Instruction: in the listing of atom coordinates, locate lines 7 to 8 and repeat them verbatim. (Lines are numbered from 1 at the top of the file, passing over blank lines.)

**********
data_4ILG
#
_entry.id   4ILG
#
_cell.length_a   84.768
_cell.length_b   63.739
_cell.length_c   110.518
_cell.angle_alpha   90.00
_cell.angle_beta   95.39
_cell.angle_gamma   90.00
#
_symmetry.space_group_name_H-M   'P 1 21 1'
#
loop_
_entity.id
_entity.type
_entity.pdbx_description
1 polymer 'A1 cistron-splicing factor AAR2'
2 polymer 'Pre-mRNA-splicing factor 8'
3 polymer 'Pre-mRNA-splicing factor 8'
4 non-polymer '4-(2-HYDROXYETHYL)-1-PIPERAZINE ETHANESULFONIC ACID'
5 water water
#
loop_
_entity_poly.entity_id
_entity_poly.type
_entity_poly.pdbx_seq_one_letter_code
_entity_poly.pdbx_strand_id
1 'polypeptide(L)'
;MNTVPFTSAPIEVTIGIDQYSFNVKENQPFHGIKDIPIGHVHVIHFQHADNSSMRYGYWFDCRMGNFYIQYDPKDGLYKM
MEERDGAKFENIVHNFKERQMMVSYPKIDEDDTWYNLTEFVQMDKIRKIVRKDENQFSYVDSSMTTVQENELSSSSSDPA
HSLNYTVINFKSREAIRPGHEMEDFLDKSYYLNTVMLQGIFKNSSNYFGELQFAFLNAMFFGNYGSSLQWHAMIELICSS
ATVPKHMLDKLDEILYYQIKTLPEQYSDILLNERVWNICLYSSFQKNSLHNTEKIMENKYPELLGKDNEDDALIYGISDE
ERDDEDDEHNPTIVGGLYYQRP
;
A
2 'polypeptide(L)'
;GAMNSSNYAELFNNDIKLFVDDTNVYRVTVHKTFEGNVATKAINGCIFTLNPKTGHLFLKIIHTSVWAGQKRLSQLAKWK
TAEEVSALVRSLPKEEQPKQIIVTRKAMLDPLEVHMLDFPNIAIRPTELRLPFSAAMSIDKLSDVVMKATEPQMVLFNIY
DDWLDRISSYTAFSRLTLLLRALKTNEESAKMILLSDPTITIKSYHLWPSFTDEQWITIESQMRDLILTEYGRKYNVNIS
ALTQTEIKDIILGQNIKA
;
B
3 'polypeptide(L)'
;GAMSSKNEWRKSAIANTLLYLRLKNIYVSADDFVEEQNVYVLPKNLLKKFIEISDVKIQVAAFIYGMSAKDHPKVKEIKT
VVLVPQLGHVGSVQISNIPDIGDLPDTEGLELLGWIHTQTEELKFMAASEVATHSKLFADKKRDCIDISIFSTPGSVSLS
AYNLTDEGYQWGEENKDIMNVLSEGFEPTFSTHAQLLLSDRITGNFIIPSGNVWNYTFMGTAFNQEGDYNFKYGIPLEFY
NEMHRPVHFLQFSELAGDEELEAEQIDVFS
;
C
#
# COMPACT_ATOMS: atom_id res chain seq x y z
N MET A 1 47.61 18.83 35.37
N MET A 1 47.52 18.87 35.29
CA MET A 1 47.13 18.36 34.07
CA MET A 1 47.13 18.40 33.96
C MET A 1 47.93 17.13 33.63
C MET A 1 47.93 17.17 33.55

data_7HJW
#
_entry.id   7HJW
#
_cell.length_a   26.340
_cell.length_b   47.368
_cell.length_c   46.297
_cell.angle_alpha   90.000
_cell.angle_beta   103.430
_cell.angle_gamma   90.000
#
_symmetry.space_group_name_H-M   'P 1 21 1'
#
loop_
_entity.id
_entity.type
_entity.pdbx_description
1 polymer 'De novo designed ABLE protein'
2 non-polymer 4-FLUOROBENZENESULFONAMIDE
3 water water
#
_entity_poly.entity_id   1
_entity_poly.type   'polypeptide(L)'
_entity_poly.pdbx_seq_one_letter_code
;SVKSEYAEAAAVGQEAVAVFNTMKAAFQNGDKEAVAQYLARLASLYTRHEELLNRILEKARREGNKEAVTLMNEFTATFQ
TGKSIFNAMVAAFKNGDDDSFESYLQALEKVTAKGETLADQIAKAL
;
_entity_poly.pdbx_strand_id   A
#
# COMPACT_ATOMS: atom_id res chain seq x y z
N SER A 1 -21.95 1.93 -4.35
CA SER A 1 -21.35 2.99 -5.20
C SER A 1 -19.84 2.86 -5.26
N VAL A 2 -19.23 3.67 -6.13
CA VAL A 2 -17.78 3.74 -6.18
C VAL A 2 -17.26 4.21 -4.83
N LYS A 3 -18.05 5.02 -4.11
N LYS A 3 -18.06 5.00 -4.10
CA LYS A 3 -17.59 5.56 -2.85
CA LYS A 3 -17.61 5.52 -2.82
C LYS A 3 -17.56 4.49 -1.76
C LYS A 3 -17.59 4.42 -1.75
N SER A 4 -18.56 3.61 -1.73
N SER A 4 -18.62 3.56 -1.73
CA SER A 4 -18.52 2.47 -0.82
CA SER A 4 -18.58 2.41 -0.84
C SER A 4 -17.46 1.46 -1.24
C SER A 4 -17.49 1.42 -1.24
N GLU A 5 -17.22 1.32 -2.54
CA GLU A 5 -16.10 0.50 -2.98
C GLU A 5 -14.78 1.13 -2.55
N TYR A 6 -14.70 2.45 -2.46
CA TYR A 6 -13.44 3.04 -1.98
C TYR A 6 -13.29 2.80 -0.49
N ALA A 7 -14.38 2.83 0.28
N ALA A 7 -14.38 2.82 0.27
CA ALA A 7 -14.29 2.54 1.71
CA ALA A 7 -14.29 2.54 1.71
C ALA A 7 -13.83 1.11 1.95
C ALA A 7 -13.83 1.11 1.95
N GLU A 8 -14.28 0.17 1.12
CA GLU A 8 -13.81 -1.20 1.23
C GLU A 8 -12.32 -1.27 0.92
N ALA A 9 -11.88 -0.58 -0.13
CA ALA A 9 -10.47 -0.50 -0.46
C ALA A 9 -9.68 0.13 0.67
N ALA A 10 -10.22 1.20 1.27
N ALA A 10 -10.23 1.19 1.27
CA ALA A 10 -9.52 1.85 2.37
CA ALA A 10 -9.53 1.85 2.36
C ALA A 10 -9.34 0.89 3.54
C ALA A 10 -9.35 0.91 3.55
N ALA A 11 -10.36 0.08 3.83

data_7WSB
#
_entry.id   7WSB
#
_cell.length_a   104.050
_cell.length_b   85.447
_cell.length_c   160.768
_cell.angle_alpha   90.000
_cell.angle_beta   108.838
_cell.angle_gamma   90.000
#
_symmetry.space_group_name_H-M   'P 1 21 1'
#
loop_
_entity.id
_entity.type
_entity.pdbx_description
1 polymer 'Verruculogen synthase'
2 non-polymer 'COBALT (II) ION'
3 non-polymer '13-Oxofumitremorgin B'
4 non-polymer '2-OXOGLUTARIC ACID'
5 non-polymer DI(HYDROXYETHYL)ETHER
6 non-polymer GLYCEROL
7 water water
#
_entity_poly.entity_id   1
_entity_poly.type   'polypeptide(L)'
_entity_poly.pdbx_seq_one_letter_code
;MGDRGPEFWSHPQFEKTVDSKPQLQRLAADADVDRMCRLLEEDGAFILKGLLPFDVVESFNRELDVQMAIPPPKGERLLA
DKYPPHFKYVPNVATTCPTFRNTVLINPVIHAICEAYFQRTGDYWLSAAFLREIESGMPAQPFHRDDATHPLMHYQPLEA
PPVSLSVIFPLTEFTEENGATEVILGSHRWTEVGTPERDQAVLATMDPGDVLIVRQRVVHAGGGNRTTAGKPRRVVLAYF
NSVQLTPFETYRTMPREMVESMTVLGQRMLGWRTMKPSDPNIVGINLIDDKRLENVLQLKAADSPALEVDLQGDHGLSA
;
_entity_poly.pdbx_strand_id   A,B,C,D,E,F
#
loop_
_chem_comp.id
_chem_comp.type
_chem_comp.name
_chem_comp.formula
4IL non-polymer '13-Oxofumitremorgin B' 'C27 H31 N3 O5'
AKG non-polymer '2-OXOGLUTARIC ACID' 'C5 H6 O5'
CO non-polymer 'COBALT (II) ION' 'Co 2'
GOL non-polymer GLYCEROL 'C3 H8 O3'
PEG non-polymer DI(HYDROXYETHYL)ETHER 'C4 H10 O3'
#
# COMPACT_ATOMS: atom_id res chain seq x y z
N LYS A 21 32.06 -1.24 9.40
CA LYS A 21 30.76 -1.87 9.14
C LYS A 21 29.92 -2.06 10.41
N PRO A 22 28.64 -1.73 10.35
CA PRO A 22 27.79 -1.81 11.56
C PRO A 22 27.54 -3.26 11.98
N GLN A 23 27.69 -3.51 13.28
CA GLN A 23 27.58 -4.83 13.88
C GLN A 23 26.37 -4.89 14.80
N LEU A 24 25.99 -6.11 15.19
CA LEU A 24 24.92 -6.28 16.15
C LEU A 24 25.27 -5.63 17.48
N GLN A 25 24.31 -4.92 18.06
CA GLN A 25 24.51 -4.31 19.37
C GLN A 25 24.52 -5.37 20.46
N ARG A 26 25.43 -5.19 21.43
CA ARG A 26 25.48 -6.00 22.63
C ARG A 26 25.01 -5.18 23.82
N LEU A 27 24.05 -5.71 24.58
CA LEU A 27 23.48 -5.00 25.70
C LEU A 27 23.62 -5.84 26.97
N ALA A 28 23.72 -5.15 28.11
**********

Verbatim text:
_cell.length_c   110.518
_cell.angle_alpha   90.00